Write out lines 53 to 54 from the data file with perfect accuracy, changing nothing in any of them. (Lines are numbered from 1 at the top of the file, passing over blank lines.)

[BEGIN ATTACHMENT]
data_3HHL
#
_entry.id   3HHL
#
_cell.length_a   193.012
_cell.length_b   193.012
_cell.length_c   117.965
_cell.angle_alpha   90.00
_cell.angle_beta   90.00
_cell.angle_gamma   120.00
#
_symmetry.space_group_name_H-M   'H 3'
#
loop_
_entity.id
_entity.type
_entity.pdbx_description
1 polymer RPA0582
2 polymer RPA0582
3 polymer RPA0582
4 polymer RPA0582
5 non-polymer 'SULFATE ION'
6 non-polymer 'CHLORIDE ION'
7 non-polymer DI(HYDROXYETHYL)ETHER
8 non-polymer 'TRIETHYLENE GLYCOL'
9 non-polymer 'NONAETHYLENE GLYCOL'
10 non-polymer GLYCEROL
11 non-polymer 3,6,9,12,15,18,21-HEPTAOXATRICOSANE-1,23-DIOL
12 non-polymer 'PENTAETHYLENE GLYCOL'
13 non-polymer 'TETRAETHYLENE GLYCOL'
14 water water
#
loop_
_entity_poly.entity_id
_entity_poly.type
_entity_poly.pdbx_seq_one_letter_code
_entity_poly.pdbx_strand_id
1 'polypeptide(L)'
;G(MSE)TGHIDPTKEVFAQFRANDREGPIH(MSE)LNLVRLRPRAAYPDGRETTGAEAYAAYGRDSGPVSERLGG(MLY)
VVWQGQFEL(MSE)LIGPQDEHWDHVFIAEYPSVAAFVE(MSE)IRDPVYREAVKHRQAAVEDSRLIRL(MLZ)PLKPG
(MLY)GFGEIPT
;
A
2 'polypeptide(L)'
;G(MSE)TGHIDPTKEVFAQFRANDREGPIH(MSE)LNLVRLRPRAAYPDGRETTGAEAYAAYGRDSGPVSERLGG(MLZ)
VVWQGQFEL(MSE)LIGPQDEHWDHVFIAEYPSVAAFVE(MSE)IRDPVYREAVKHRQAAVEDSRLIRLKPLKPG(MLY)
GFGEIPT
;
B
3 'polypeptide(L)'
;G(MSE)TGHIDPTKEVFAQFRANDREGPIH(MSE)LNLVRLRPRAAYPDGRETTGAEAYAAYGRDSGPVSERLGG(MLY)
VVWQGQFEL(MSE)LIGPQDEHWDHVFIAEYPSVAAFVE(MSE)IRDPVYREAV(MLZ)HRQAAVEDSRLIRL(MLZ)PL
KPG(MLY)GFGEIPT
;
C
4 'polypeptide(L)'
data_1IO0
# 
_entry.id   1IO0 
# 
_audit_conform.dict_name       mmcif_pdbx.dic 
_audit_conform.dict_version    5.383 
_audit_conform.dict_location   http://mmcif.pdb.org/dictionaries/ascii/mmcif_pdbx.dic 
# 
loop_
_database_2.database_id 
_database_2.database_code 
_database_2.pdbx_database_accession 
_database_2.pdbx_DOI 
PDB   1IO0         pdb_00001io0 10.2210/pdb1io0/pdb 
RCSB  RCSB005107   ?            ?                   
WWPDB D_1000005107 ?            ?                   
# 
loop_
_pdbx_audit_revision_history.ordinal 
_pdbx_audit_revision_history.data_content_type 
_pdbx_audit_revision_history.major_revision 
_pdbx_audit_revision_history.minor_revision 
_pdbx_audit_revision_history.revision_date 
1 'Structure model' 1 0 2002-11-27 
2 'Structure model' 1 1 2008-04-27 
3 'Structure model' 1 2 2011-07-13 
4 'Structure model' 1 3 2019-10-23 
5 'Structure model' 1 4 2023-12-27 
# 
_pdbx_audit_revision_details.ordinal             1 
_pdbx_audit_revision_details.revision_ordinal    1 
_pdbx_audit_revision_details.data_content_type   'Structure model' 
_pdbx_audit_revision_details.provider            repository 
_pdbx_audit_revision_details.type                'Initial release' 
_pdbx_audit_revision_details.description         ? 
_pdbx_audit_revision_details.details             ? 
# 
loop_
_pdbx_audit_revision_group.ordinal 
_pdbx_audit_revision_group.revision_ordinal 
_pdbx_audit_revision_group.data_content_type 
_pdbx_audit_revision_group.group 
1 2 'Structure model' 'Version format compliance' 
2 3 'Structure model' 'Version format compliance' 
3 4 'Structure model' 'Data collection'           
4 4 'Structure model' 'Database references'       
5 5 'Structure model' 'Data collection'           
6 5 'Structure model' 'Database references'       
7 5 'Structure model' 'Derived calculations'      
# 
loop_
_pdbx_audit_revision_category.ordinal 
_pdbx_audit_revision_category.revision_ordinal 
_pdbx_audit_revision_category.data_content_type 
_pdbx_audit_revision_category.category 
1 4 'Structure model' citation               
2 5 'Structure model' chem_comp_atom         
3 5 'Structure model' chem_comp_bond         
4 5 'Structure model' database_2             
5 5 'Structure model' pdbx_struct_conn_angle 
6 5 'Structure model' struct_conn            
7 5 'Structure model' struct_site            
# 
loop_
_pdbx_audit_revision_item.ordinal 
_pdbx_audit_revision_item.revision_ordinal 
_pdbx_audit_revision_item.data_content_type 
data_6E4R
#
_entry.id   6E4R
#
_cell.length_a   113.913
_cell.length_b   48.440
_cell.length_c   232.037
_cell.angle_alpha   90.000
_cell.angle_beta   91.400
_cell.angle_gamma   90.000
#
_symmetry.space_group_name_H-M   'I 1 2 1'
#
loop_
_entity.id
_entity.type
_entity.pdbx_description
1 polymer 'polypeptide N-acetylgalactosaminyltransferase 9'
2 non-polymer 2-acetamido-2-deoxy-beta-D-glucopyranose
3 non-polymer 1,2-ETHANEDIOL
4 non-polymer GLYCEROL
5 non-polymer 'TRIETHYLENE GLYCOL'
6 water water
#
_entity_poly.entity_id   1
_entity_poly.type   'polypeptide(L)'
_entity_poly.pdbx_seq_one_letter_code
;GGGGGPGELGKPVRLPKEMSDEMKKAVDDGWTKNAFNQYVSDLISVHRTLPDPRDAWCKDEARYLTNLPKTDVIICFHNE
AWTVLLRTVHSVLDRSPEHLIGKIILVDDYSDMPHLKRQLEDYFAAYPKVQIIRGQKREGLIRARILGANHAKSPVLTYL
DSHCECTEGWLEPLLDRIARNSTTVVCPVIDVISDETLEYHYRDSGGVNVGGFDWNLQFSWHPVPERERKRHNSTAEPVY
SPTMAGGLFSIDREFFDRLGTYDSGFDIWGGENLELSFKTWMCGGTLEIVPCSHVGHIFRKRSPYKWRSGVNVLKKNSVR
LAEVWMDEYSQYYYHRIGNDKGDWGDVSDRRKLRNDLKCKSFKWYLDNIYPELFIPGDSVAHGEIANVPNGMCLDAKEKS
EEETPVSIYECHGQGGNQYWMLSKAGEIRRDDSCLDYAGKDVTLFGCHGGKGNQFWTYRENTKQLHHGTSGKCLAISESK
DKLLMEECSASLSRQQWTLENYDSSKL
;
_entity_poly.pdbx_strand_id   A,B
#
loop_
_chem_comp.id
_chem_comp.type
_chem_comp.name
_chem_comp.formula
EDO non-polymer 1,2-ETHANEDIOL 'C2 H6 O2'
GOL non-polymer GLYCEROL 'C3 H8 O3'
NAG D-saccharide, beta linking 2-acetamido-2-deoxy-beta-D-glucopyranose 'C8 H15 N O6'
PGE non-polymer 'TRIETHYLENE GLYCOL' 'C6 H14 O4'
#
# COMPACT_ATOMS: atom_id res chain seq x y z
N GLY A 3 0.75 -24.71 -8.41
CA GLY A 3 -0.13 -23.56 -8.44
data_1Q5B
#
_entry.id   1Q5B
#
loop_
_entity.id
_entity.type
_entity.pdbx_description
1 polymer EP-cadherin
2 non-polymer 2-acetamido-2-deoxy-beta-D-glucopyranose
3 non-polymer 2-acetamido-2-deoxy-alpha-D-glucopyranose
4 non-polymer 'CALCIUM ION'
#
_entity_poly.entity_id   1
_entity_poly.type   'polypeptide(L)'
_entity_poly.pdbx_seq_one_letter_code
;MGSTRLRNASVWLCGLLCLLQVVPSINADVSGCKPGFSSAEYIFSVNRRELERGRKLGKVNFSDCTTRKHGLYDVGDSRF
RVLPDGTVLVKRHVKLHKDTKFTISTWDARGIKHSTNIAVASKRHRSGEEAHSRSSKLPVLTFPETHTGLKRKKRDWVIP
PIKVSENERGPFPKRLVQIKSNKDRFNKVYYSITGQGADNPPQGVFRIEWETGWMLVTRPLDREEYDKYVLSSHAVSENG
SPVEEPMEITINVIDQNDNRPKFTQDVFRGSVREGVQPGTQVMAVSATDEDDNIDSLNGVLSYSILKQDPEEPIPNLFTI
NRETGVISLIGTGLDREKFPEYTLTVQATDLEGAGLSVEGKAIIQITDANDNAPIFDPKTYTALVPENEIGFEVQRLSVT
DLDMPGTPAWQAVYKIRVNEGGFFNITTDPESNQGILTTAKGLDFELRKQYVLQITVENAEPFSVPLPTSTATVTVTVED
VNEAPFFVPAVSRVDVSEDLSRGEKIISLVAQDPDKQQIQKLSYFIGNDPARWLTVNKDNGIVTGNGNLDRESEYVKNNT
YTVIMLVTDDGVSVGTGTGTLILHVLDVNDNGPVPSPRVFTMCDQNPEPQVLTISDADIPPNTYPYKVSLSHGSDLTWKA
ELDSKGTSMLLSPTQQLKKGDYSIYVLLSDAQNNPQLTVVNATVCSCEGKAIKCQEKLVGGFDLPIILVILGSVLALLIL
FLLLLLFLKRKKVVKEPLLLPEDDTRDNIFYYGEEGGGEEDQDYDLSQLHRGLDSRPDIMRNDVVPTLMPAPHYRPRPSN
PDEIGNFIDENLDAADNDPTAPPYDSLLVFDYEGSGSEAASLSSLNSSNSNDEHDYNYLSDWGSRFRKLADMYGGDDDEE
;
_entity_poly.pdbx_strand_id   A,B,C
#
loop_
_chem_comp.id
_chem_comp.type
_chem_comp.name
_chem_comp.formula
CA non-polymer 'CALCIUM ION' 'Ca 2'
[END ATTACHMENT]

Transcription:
KPG(MLY)GFGEIPT
;